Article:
Four golds for Leading Air Engineering Technician
A Leading Air Engineer Technician (LAET) from Royal Naval Air Station Culdrose scooped a golden handful of Medals at the Inter Services Mixed Martial Arts Championships against strong opposition from the Army team.
LAET Samantha Irish from 857 Naval Air Squadron was competing for only her forth year with the Royal Navy Martial Arts team at HMS Nelson inPortsmouth. Sam was presented with her clutch of Gold’s from Rear Admiral Ben Key, Flag Officer Sea Training (FOST).
“Winning everything was fantastic, the Army opposition was pretty tough and in most cases much bigger than me,” said Sam, “but despite this size difference I really got the best of them in the sparring and that’s where the points are gained.”
Returning recently from the Squadrons deployment on Operation Herrick in Afghanistan Sam wasted no time in getting back into full training before the Martial Arts inter services competition and joined several local Taekwondo clubs in the West Cornwall area. “Unfortunately when training you need someone to spar with, even if you're just doing pad work you need a partner to train with. Just keeping up a reasonable fitness level is quite hard on deployment. It really paid off and I felt pretty confident going into the Inter Services”, Sam added.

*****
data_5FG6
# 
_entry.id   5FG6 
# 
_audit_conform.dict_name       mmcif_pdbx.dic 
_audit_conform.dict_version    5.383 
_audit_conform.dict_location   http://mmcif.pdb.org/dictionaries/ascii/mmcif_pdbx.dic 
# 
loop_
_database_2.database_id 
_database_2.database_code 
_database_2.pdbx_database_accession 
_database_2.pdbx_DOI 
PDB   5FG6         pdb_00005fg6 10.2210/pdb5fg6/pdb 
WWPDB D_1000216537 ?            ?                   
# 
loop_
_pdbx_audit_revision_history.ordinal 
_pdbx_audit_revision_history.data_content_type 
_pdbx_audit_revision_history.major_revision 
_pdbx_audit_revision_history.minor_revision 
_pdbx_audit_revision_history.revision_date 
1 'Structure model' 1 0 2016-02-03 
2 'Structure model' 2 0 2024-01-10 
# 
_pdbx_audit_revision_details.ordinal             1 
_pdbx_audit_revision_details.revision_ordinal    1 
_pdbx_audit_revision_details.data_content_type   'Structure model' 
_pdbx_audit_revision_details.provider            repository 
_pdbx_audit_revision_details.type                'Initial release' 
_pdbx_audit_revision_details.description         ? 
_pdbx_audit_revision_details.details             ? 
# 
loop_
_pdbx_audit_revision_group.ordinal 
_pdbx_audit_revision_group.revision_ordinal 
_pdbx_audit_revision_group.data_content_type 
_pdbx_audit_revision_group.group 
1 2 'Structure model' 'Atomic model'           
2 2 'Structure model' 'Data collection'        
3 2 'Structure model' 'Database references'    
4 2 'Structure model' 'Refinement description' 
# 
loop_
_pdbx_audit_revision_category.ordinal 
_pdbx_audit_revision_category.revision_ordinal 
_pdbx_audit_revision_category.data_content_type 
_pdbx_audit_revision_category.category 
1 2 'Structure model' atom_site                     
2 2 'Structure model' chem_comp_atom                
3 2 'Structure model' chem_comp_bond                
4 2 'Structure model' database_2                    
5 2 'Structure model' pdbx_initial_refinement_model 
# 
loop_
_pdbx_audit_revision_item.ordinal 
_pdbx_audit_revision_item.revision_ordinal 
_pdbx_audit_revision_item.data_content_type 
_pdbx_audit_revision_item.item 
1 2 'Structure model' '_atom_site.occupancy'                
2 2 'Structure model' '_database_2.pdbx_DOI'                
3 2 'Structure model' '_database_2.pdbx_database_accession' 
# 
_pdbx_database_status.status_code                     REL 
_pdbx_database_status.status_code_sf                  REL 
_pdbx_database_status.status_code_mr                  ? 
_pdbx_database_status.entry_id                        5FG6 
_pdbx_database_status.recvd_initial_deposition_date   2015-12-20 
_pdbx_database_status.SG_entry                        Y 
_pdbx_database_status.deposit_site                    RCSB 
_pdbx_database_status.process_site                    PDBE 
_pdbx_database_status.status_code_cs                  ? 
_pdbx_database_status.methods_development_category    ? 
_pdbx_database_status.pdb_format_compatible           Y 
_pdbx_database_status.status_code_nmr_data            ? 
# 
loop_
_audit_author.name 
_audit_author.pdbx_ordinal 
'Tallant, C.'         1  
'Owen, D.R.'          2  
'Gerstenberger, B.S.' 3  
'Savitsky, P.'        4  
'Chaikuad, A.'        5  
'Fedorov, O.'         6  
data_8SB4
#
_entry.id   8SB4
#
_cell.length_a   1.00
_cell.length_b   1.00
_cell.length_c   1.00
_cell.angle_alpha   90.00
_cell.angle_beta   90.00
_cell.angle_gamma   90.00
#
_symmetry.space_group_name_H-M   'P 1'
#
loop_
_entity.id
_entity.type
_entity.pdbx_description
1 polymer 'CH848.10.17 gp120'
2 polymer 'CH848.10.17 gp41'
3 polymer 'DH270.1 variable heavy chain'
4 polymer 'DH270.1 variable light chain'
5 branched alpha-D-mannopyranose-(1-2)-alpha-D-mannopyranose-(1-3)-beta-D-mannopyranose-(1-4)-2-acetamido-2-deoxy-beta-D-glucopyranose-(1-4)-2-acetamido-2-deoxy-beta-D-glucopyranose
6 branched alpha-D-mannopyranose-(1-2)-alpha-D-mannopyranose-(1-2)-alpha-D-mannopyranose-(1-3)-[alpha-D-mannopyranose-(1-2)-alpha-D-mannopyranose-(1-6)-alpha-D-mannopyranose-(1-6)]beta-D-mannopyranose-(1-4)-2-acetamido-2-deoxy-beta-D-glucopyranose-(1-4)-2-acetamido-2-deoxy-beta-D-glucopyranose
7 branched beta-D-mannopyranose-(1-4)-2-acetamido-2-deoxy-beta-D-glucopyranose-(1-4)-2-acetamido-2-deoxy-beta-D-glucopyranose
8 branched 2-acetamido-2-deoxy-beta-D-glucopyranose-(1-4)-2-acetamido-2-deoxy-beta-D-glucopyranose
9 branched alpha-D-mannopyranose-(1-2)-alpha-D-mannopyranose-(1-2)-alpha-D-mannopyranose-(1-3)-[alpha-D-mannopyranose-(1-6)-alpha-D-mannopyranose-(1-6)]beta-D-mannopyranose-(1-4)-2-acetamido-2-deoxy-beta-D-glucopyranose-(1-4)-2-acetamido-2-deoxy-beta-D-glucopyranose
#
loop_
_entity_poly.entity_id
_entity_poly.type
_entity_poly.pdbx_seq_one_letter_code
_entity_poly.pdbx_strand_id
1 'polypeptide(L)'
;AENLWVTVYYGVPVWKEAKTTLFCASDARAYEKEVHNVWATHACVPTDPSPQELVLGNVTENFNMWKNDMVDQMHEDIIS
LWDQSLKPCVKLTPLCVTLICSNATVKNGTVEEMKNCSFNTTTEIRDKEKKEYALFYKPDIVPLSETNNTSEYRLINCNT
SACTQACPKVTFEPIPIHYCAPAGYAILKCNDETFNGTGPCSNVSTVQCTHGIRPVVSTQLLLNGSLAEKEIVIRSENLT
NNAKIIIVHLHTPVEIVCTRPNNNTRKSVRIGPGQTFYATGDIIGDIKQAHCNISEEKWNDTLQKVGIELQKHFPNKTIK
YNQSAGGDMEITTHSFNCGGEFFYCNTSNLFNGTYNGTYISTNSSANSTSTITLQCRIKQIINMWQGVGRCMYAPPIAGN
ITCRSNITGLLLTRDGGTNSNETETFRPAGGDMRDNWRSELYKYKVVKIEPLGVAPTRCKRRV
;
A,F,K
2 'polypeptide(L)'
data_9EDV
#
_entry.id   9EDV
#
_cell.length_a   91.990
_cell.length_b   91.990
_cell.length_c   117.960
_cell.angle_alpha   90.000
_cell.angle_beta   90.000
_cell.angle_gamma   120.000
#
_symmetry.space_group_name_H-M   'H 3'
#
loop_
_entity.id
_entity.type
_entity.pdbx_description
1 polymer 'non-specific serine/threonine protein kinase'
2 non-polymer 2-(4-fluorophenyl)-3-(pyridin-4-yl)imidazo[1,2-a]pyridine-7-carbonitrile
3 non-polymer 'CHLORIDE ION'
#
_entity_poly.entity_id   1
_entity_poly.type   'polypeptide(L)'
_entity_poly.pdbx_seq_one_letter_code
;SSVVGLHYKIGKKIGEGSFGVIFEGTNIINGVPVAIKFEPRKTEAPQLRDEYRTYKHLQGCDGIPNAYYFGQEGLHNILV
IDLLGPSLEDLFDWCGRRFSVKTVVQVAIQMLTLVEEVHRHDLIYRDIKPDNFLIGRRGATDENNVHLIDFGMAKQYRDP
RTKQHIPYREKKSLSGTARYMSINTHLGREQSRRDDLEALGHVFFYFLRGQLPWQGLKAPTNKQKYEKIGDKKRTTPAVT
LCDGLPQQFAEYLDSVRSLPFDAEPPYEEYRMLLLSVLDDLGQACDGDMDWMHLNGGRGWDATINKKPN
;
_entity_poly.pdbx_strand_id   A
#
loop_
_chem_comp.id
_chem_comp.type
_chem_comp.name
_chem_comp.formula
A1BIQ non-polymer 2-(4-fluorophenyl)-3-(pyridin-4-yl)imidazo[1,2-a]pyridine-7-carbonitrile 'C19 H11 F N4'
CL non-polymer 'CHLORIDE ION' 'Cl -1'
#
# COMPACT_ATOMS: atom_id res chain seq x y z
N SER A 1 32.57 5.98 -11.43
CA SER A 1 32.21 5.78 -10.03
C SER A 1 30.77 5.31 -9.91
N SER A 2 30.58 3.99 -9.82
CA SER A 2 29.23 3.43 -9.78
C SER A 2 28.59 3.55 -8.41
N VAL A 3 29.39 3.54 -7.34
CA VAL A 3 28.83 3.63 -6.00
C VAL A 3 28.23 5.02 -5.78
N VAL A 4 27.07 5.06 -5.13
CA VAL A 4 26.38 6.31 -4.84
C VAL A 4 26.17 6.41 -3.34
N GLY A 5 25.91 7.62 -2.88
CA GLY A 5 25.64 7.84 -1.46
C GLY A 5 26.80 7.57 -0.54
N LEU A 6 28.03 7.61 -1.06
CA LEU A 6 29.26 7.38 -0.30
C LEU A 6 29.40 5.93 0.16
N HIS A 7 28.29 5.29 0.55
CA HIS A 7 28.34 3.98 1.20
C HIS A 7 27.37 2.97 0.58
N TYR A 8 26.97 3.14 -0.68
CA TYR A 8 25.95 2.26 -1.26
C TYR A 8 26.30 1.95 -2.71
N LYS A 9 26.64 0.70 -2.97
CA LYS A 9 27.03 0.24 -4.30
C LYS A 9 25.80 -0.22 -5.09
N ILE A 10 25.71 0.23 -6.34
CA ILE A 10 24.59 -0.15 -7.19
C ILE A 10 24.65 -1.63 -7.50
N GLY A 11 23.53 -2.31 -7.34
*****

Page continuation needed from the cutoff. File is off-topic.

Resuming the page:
Sam opted to fight in the two styles which differ slightly. ITF Taekwondo is semi contact sparring therefore allowing punching to the head. Whereas the WFT Taekwondo version is the official Olympic style which focuses heavily on kicking and sparring and is full contact.
“In the Navy we competed in the ITF and WTF, we seem to throw ourselves in for everything! Hopefully on the back of this success it’ll be enough for me to compete with the combined services team made up of fighters from all three services and more bouts in some of the national or international competitions.”
857 NAS and sister squadron 854 are the airborne surveillance and control fleet of Sea King Mk 7 helicopters. Together with 849 NAS who are the parent Unit of the Airborne Surveillance and Control force. The Baggers (so called because of the distinctive large bag covering the Searchwater radar on each aircraft), are the Eyes and Ears of the Fleet operate like ‘flying radar stations’ detecting enemy aircraft, ships and even vehicle movements over land.